How to Be Your Own Booking Agent: The Musician's & Performing Artist's Guide to Successful Touring
Jeri Goldstein. New Music Times, Inc.; 3rd edition. (2008)
Goldstein's unique step-by-step guide and resource book is artfully organized into 488 pages of savvy advice, realistic methods and action plans for the performing artist and is now available in its Revised 3rd Edition. It provides current immigration regulations for touring artists, a completely rewritten Internet Marketing chapter along with exciting new insights from experienced professionals in the entertainment industry. The 24 chapters have completely updated resource sections following each chapter packed with recommended books, directories, web sites and new conferences to help performers achieve their career goals.
How to Make and Sell Your Own Recording
Diane Sward Rapaport, Loreena McKennitt. Prentice Hall; 5th edition (1999)
Since its first publication in 1979, the book has sold nearly 150,000 copies and serves as a major resource for musicians and music professionals that record and operate independently of major recording labels. The book explains the steps involved with setting up and managing a small record label. These include promotion, marketing, the language of business contracts, and the studio recording and engineering process. It also provides information on how major labels operate. This edition of How To Make and Sell Your Own Recording addresses the important technological changes that have occured in the nineties, including the impact of the Internet and how it is being used as an effective sales, marketing and promotional tool by indie labels and musicians.It is available by mail order from Jerome Headlands Press, P.O. Box N, Jerome, AZ 86331 for $33 postpaid, from bookstores, or Amazon.com.
The Platinum Rainbow: How to Succeed in the Music Business Without Selling Your Soul
Bob Monaco, James Riordan. Contemporary Books; New/Revisd edition (1988)
Making a Living In Your Local Music Market: Realizing Your marketing Potential
Dick Weissman. Hal Leonard; 4th edition. (2010)
This book details the differences in strategies that a musician can use to make a living outside the mainstream music marketplaces. This book shows you how to expand and develop your skills as a musician and composer right in your own backyard. It explores topics relevant to musicians on every level: Why should a band have an agreement? How can you determine whether a personal manager is right for you? Are contests worth entering? What trade publications are the most useful? Why copyright your songs?
Making It in the Music Business: The Business and Legal Guide for Songwriters and Performers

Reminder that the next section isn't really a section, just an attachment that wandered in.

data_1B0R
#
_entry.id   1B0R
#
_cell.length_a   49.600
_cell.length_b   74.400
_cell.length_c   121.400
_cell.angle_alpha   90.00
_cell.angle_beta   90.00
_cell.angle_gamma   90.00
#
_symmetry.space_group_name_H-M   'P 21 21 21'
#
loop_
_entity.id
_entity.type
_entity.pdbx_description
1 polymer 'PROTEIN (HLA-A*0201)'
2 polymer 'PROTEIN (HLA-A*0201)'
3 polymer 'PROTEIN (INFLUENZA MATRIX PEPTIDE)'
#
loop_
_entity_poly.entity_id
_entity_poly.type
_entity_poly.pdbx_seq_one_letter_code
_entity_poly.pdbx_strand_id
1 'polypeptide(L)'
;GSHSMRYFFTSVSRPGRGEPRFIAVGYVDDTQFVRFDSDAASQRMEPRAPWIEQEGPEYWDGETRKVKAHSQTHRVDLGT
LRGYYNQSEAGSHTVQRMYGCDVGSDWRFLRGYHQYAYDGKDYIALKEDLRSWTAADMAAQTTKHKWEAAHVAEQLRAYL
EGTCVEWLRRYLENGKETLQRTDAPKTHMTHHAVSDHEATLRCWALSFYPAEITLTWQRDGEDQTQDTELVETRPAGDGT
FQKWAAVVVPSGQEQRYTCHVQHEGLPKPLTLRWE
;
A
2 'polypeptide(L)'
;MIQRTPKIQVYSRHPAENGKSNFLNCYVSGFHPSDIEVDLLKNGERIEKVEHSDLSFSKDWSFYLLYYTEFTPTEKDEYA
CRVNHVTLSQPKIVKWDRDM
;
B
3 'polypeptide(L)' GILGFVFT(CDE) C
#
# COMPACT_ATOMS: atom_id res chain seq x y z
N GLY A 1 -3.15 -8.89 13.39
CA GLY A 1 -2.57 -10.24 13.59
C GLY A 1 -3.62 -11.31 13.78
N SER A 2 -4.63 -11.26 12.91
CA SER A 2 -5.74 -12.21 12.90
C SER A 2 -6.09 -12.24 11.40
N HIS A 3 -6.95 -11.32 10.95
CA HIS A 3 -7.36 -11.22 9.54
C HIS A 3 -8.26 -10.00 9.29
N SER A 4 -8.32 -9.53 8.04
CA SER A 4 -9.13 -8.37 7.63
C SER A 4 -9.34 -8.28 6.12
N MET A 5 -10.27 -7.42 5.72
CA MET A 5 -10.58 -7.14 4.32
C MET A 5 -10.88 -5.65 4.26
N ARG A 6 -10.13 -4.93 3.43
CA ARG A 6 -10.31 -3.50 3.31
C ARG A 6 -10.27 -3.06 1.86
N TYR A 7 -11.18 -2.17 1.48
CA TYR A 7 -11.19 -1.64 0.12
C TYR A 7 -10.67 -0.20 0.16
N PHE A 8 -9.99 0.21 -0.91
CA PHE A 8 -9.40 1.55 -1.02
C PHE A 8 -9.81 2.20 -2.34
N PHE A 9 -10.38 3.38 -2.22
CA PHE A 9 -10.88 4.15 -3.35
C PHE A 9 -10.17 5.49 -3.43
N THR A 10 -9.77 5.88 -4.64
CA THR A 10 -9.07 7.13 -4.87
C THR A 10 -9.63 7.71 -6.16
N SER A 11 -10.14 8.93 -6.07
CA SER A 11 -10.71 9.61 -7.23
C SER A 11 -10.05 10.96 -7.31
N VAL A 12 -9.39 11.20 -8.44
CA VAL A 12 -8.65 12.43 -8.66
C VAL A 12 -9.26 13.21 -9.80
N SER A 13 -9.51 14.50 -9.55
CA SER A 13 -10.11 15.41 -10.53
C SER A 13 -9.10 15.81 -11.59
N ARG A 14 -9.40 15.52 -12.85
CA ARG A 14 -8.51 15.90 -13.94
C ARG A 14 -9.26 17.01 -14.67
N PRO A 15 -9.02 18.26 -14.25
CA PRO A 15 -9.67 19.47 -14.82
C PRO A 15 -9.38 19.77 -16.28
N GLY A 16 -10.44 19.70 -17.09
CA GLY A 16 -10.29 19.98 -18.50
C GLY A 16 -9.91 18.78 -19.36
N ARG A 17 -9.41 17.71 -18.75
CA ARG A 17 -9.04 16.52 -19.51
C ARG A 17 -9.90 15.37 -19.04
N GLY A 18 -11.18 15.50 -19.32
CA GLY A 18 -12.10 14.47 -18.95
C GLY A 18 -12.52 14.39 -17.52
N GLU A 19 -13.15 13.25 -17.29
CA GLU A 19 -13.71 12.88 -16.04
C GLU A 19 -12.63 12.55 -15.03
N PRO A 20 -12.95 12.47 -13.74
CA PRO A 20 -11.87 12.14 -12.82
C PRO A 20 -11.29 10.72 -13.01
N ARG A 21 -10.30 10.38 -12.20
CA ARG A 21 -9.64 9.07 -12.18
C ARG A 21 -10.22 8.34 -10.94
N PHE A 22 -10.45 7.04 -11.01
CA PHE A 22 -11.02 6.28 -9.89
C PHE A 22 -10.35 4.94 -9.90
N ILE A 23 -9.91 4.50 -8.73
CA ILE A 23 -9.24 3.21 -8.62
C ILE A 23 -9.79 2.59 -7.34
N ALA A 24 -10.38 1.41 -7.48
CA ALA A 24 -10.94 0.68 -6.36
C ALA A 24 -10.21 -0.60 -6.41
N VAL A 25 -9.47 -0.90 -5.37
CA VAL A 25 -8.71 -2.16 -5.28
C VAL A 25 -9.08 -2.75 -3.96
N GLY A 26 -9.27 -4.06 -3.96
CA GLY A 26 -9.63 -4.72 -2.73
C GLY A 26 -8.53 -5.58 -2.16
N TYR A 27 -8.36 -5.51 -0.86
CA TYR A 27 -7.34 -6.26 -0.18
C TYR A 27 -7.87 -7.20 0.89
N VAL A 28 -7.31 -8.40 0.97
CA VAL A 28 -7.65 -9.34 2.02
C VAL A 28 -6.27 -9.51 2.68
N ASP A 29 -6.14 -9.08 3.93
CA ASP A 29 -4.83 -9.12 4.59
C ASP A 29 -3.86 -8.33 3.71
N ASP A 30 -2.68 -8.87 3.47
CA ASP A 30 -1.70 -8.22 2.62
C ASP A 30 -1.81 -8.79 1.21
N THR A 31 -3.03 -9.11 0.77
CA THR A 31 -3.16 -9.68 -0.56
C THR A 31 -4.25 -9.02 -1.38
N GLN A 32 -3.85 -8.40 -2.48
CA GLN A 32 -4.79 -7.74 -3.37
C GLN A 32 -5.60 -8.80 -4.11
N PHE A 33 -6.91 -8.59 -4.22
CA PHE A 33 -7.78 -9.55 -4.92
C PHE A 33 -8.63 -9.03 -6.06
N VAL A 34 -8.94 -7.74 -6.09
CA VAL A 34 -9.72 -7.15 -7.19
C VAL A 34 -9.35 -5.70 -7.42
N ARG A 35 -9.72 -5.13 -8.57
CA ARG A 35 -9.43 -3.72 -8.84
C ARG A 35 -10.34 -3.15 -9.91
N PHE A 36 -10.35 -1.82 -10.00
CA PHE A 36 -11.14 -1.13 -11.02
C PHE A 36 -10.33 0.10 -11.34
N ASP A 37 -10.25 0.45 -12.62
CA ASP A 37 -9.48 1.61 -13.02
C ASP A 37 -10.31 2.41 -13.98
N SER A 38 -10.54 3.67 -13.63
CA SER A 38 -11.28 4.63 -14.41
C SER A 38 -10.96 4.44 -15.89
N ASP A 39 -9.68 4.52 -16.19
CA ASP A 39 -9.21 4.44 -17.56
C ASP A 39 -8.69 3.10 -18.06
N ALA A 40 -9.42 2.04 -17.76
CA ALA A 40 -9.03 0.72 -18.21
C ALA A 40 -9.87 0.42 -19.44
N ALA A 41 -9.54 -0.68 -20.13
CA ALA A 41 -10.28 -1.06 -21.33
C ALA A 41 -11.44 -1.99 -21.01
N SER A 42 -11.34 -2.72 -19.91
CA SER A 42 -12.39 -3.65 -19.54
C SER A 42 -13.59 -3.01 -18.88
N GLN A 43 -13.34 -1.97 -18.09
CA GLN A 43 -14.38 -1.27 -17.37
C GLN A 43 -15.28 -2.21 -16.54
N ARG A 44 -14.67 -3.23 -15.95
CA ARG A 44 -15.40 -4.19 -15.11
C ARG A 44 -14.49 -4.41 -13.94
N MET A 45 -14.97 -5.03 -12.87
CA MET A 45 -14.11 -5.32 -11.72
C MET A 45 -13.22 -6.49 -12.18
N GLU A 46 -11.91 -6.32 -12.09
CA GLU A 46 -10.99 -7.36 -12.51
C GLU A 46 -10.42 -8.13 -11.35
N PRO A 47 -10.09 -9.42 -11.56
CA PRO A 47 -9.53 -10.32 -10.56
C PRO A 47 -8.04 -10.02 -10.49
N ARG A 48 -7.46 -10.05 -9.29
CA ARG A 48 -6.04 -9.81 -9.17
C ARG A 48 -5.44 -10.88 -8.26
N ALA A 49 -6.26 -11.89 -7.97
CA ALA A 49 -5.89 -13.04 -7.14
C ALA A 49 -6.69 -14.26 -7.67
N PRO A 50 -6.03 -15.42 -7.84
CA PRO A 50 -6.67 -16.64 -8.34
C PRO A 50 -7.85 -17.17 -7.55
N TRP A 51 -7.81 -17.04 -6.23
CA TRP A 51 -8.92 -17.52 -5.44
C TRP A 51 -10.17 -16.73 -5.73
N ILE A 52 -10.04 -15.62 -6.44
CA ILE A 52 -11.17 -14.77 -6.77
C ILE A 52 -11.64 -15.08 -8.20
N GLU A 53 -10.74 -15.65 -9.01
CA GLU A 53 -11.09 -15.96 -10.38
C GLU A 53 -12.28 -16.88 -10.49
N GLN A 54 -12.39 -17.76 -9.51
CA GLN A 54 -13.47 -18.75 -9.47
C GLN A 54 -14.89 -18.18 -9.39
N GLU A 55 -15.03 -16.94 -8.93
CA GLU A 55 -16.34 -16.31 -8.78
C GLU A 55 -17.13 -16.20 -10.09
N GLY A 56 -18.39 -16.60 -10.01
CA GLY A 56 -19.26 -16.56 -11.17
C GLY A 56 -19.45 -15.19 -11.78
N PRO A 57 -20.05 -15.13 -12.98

Lee Wilson. Allworth Press; 3rd edition (2004)
Both practical business manual and prized legal companion, this latest edition of the best-selling guide contains the solid strategies and practical advice songwriters and performers need to survive and thrive in today's competitive music industry. Using dozens of real-life examples, readers will find up-to-date information on avoiding copyright infringement, working effectively with managers and music lawyers, developing management and booking agreements, and more. This updated edition is completely revised and expanded with two brand-new chapters on the do's and don'ts of starting and running a band, and how to make money from music. It also includes expanded material on Internet copyright issues.
This Business of Music: The Definitive Guide to the Music Industry
M. William Krasilovsky, Sidney Shemel, John M Gross, and Jonathan Feinstein. Billboard Books, 2007 (10th edition).
Now in its tenth edition, This Business of Music has been revised and completely updated to reflect the latest changes in the ever-evolving music business. Every chapter has been revised. An entirely new chapter has been added, asking and answering the question "Are there borders in cyberspace?" The answer is yes, and the book clearly and concisely explains what they are and how to maintain them. Commentary on recent legislation, a reader-friendly summary of the laws on copyright duration, and much more insightful analysis--plus fully updated lists of music organizations and important websites--make This Business of Music indispensable for musicians, agents, managers, marketers, music publishers and groups, colleges and universities, and everyone who wants to make music and make money.
See also More About This Business Of Music (below).
More About This Business of Music
M. William Krasilovsky, Sidney Shemel. Watson-Guptill Publications; 5th edition, 1994.
A companion to This Business of Music, this volume focuses on six areas of music not covered in detail in the larger edition: serious music, religious music, jazz, the production and sale of printed music, background music and transcriptions, and live performances. See also This Business Of Music (above).
The Music Business: Career Opportunities and Self-Defense
Dick Weissman. Three Rivers Press; 3rd Revised edition (2003).
This book covers such topics as the history of the record industry, preparing and shipping demos, record company contracts, and music publishing. It also offers information regarding college music business programs and such music careers as church music, instrument building and repair, and arts management programs.
Music Business Primer
Diane Sward Rapaport. Prentice Hall; 1st edition (2002)
A Music Business Primerdemystifies the industry's infrastructure and makes it comprehensible to anyone who loves music and wants to make it their profession. The book contains chapters describing how major industry businesspeople make money from artists' works - managers, agents, lawyers, record company executives, publishers, marketers - and examines major provisions in industry contracts. There are synopses of controversial industry lawsuits and incisive interviews with influential entrepreneurs. It is available by mail order from Jerome Headlands Press, P.O. Box N, Jerome, AZ 86331 for $33 postpaid, from bookstores, or Amazon.com.